The Pannell family is one of the most iconic in Australian wine, having not once but twice pioneered the vigneron model in Western Australia. After being one of the first commercial wine producers in the now legendary and substantial Margaret River region (Moss Wood), they had a complete shift East to the still somewhat unexplored Pemberton region, where they established Picardy Wines. Here they focused on Chardonnay and Pinot Noir, and invited their son Dan to be an important part of the future. With such an incredible wine pedigree and a passion for Burgundy, it’s easy to understand why Dan is regarded as one of the most incredible and honest winemakers in the state.
Without knowing it Rory Lane was about ten years ahead of the modern era of the Garage Winemaker in Australia with The Story Wines. In 2004, with only a few vintages experience mostly working in wineries in the United States, he took a punt on starting his own wine project, working out of a rented warehouse in suburban Melbourne. Fortunately he was able to purchase some outstanding Grampians fruit, and capture it in a bottle in an elegant expression that almost immediately began to turn heads. He is now considered to be one of the most exciting winemakers in Australia, and is an important representative for small ‘virtual’ wineries both here and overseas.
It was a distinct honour and a privilege to be named the third fellow for the Australian Alternative Varieties Wine Show. What an incredible insight into one of the most forward-thinking initiatives in the Australian wine scene today! Here are some of the amazing experiences that came with such an honoured award, I was truly humbled. Many thanks to the AAVWS for the opportunity to attend as the 2016 Fellow, I heartily encourage everyone to consider applying for this years show!
Like so many in the industry, Brian Walsh got into the wine business almost by accident. As a teenager from the McLaren Vale, he was more interested in surfing that wine, but needing a job he took what was intended as a temporary position with Chateau Reynalla. He spent 20 years working in the McLaren Vale before accepting the position of chief winemaker at Yalumba in the Barossa in 1988. After an incredible 26 years he stepped away from full-time winemaking, and now sits on a number of industry boards, including the chair of Wine Australia.
I recently met Rory Lane who is going to be a future guest on The Vincast, and he gave me a bottle of this wine that he made in 2015 for The Craft & Co. The fact that it was made from an Italian grape, and it came from Heathcote, made this a no-brainer. Let me know what you think in the comments below!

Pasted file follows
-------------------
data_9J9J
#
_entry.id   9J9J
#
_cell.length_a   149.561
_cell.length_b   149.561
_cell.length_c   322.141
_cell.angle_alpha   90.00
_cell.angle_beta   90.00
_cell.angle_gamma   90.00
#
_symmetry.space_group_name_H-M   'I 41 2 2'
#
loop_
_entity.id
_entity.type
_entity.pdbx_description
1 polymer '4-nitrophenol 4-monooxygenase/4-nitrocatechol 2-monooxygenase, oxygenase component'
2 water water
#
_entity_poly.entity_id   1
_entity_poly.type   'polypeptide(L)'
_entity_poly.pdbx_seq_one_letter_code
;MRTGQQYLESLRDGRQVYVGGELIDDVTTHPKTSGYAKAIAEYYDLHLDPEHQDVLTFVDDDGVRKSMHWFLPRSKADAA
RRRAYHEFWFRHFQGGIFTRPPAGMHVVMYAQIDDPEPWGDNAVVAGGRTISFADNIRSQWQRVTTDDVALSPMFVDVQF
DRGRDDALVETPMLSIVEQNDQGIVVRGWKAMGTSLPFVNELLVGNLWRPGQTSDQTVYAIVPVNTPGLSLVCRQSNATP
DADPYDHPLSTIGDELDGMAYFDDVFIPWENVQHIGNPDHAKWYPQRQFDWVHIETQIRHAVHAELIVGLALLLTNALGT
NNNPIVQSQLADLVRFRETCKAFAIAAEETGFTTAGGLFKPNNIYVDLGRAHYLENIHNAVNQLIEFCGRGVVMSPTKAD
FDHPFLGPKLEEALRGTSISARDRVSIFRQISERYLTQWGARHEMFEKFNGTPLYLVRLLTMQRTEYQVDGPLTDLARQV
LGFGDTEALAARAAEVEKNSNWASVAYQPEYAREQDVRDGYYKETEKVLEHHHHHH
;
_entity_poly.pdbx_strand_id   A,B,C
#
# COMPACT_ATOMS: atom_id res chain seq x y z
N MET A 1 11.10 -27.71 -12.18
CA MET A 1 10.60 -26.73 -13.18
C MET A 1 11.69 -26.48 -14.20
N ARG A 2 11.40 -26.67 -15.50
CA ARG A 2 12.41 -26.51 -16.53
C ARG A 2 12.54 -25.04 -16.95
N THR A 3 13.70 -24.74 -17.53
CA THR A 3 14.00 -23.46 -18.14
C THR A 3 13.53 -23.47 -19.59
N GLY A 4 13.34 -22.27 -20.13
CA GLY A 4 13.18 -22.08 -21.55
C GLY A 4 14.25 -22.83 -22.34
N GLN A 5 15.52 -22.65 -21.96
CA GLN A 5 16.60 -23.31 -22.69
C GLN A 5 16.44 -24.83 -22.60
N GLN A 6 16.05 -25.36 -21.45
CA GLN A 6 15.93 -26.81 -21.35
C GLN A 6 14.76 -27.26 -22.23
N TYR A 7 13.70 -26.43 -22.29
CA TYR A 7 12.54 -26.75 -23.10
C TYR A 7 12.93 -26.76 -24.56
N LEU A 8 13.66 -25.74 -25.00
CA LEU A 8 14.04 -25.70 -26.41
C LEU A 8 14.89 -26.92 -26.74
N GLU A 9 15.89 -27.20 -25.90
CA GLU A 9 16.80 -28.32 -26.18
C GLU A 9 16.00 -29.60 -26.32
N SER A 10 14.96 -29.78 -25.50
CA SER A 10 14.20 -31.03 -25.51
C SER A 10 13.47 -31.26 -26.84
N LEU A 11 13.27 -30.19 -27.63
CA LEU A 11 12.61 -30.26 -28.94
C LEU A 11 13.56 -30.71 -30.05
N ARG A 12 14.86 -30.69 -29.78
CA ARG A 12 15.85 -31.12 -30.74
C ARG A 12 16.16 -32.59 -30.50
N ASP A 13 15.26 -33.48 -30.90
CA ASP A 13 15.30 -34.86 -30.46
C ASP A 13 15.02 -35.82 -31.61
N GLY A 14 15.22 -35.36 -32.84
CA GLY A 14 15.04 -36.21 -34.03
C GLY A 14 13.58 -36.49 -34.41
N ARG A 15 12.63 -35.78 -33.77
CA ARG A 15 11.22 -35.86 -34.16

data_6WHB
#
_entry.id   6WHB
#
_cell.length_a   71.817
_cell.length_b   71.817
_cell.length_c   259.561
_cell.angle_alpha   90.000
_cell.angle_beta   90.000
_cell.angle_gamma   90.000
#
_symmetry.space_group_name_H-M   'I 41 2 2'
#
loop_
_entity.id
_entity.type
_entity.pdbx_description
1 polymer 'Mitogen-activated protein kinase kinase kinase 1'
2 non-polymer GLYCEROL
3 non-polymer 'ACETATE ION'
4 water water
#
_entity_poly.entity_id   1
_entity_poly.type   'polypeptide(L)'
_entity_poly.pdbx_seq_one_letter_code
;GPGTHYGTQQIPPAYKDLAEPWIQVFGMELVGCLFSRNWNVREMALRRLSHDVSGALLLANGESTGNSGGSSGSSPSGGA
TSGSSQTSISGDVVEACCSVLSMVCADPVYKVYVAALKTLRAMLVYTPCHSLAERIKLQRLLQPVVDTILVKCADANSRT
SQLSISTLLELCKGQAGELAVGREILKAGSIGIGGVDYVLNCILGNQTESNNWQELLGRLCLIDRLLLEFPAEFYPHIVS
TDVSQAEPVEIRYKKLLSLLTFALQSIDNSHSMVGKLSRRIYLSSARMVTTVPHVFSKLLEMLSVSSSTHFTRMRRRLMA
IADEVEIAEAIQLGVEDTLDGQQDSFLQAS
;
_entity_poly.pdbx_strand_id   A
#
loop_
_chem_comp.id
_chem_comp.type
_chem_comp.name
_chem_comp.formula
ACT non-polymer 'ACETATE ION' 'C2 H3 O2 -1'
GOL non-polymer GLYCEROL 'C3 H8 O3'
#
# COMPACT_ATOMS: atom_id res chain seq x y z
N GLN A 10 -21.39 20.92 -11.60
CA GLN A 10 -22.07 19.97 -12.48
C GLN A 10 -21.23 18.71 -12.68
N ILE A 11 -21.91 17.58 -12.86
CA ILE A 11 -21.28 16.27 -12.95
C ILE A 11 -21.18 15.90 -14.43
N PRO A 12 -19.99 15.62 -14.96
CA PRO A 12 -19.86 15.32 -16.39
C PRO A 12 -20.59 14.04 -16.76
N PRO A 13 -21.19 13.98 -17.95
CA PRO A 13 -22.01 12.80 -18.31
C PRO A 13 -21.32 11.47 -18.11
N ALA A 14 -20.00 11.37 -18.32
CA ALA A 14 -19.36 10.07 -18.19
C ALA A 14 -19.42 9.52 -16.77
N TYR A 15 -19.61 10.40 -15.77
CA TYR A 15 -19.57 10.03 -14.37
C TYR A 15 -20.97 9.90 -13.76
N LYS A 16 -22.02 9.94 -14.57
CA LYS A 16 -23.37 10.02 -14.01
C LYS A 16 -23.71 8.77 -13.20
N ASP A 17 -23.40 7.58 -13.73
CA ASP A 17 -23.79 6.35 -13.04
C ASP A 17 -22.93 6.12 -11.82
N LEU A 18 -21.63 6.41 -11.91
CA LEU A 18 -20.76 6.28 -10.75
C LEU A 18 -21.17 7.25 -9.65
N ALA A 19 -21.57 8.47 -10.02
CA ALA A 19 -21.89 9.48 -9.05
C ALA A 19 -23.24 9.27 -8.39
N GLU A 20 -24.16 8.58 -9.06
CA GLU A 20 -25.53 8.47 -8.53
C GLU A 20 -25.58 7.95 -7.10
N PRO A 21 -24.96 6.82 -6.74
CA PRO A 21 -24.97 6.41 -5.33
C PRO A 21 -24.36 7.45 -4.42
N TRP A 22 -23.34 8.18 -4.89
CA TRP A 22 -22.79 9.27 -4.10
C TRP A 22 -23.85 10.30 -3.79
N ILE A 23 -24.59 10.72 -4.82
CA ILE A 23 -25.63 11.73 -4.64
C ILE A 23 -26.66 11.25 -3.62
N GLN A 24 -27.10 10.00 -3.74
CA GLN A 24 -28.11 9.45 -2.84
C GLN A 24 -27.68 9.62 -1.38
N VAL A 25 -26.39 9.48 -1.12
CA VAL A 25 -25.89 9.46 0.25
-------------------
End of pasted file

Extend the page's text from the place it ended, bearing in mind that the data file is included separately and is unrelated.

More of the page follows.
Eliza and Angela Brown were born into Australian Wine History, being fourth-generation members of the Brown Family of Milawa. Their father Peter discovered a particular passion for fortified wines and the Rutherglen region, convincing the rest of the family to purchase All Saints Estate. He bought his siblings out of that part of the business, and focused all his energy into revitalising this historic brand. His untimely passing resulted in his three children taking over the business, and they have continued his legacy of innovation balanced with respect for tradition and heritage. Peter’s two daughters both joined me on this episode to talk not only about the family and the estate, but also their own experiences and perspectives on the business.
As a teenager, Fiona Donald sent a letter to Len Evans after reading an article he wrote, asking him how one might enter the wine industry. He encouraged her to study to be a winemaker at the best place in the country at the time; Roseworthy College. Since graduating in 1990 Fiona has worked for some of Australia’s most important wine companies in many of Australia’s finest regions. Her work since 2009 as the chief winemaker of Seppeltsfield has brought her the most joy and the most acclaim, and has revitalised one of the country’s most historic wineries.
On the second part of a series looking into the Australian Alternative Varieties Wine Show, I look at one of the most valuable events of the week – particularly for the producer exhibitors – Talk & Taste. These seminars provide a forum for guest speakers, some of whom are on the judging panel, to discuss topics very pertinent to those working with alternative varieties in Australia. This year panels covered three areas, I took some (very amateurish) footage from the front row, here are a few talking points. Many thanks to the AAVWS for the opportunity to attend as the 2016 Fellow, and also for the use of some pictures from the Facebook page.
I recently visited the Derwent Valley in Tasmania for the first time since I was a baby visiting family, and I couldn’t pass up the opportunity to visit Tasmanian wine legend Steve Lubiana. After an awesome tour through the winery, vineyards & cellars with Steve, a tasting of some of the wines, and a wonderful Italian Osteria style lunch, I bought a bottle of the Late Disgorged 1996 to take away with me. Here I open and share my impressions of this amazing wine, let me know what you think of Tassie sparkling in the comments below.
St Leonards Vineyard is a sub-brand of All Saints Estate in the Rutherglen region of North-East Victoria. Like many historic producers in this region, All Saints have a proud legacy of fortified wines which regrettably is not what it used to be. The Brown family are attempting to tap into a new younger wine consuming market with this new range labelled Hip Sip, starting with a Tawny. Here are my impressions and my thoughts on fortified wine in Australia.
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